Thursday, December 12, 2013
AUGUSTA – When Gov. Paul LePage made an unscripted -- and apparently incorrect -- claim last week about the admissions policy at the College of William & Mary, the governor says he was drawing on what an unnamed college employee had told him at least seven years ago.
Governor Paul LePage and Commissioner of Education Stephen Bowen, right, reacted to a report by Harvard University's Program on Education Policy and Governance during a press conference last Wednesday in Augusta.
Staff photo by Andy Molloy
That's according to LePage's spokeswoman, Adrienne Bennett, who said this week that "someone at the school" told LePage about a requirement for placement or achievement testing sometime in 2005-06.
During a press conference on July 25, LePage said a recent Harvard University study showed that Maine students were barely making progress in achievement.
He decried the state of Maine's public schools, said the state's reputation is suffering nationwide and, as an example, cited the College of William & Mary in Williamsburg, Va.
"If you go to William & Mary, apply to William & Mary, before they'll look at your application, if you're from a Maine school, you have to take a placement exam to see if you qualify," LePage said at the press conference.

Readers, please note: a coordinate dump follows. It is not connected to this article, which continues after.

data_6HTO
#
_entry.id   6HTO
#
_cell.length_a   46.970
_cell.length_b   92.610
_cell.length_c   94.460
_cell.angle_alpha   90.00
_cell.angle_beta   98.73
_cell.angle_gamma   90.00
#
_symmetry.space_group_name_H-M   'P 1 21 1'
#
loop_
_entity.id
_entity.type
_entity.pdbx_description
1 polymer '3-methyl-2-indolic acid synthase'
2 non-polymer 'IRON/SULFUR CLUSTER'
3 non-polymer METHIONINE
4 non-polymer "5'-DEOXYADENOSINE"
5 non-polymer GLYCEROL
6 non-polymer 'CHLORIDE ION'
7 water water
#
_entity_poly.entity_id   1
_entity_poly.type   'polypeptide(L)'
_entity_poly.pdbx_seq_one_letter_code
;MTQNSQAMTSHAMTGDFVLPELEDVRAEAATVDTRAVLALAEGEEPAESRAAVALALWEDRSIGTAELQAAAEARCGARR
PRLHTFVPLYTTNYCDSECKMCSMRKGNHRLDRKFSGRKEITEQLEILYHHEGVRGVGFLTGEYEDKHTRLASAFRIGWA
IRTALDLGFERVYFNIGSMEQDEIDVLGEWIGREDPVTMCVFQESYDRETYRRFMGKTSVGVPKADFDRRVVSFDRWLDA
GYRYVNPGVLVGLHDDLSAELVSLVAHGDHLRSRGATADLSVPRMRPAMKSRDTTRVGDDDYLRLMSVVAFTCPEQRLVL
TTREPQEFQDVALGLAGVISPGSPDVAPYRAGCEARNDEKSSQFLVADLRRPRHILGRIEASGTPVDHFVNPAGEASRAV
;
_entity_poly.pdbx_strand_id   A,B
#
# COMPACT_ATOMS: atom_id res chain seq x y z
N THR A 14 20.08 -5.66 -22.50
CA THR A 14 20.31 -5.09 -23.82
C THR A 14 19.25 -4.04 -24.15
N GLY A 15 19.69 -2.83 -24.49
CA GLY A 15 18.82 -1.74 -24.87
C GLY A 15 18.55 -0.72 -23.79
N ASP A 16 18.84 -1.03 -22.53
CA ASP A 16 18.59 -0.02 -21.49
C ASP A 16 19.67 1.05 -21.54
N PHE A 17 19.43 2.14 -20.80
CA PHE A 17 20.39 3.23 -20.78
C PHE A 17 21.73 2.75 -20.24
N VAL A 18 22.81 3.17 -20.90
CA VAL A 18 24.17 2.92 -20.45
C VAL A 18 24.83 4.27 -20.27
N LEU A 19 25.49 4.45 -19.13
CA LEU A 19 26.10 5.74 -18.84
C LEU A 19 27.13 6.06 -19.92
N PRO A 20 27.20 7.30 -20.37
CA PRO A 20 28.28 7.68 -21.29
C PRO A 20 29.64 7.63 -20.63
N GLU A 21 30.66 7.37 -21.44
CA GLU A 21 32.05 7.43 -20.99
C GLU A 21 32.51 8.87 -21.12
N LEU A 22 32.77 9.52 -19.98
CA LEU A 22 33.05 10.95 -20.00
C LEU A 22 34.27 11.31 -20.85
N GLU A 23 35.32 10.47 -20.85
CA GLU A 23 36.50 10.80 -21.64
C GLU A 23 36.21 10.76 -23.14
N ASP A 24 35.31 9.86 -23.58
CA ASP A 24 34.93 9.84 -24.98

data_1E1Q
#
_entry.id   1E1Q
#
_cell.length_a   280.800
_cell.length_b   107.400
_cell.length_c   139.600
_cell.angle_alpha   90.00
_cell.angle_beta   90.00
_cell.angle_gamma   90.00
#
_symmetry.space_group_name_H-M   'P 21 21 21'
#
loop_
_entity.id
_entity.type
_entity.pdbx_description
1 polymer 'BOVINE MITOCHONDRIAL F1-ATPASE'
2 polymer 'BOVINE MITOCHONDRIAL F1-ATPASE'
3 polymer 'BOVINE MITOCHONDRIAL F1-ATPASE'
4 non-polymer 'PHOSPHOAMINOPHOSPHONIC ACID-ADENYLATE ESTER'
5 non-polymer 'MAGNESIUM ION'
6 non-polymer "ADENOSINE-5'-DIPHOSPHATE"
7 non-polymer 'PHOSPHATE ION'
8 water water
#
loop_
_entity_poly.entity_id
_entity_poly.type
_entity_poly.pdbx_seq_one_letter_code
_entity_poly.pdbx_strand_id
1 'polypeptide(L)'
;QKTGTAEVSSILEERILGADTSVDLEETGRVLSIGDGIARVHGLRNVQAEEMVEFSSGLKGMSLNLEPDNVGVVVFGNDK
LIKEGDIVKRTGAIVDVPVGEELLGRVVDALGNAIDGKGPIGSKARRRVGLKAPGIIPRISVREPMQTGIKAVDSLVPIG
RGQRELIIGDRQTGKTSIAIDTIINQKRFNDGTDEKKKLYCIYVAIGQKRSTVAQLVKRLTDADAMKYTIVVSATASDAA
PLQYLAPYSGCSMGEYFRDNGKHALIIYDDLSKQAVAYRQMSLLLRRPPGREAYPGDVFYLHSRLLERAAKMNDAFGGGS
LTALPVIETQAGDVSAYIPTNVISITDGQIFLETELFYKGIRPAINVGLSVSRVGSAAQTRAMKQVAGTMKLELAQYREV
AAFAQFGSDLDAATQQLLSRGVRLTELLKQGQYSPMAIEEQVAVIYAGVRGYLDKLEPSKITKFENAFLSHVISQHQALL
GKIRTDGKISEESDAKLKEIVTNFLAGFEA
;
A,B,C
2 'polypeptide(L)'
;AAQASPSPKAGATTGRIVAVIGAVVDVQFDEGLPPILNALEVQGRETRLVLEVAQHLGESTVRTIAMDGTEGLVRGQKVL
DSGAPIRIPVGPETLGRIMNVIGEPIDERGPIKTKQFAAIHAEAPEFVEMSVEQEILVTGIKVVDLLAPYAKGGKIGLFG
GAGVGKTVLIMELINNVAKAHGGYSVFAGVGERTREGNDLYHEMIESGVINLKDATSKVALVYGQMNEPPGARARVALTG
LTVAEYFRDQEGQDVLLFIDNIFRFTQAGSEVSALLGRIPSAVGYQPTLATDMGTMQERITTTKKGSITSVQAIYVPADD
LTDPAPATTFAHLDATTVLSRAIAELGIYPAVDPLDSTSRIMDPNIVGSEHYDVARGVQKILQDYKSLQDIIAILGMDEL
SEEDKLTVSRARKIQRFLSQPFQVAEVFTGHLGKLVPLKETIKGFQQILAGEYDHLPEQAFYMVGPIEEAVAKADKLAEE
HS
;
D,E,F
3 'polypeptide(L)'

A spokeswoman for William & Mary said later that day that the college had no different requirements for Maine students.
Bennett said the statement about William & Mary was not in LePage's prepared remarks for the news conference, which was attended by Education Commissioner Stephen Bowen.
Asked whether the person who relayed the information to LePage was a William & Mary employee, Bennett said, "That's my understanding."
Bennett would not comment further on the issue.
William & Mary spokeswoman Suzanne Seurattan repeated in an email message this week that LePage's statement about the placement exam was incorrect, even with the new details offered by the governor's office.
"The College of William & Mary does not now, nor did it in 2005-2006, have any separate entrance exam requirements for students based on their state of residency," Seurattan wrote.
Suerattan did not return calls seeking more information.
LePage's remarks at the press conference drew a lot of criticism, most notably when he said, "I don't care where you go in this country -- if you come from Maine, you're looked down upon now."
The Maine Democratic Party pounced on LePage's William & Mary claim, saying in a statement last week that LePage "flat-out lied in an attempt to promote the same failed education policies he's been pushing" and accusing him of "cherry picking information."
Maine Republican Party Chairman Charlie Webster said Friday that Democrats are going after LePage's statements to divert attention from their own record.
"It's summertime," Webster said. "The Democrats obsess with anything the governor says. They have nothing else to talk about."
LePage and Bowen called the State House conference to outline their educational priorities, proposing new "ABCs": accountability, best practices and choice.
LePage said he will submit a bill in the next legislative session to require school districts to pay for any remedial courses their graduates need in college.
Kennebec Journal Staff Writer Susan McMillan can be contacted at 621-5645 or at: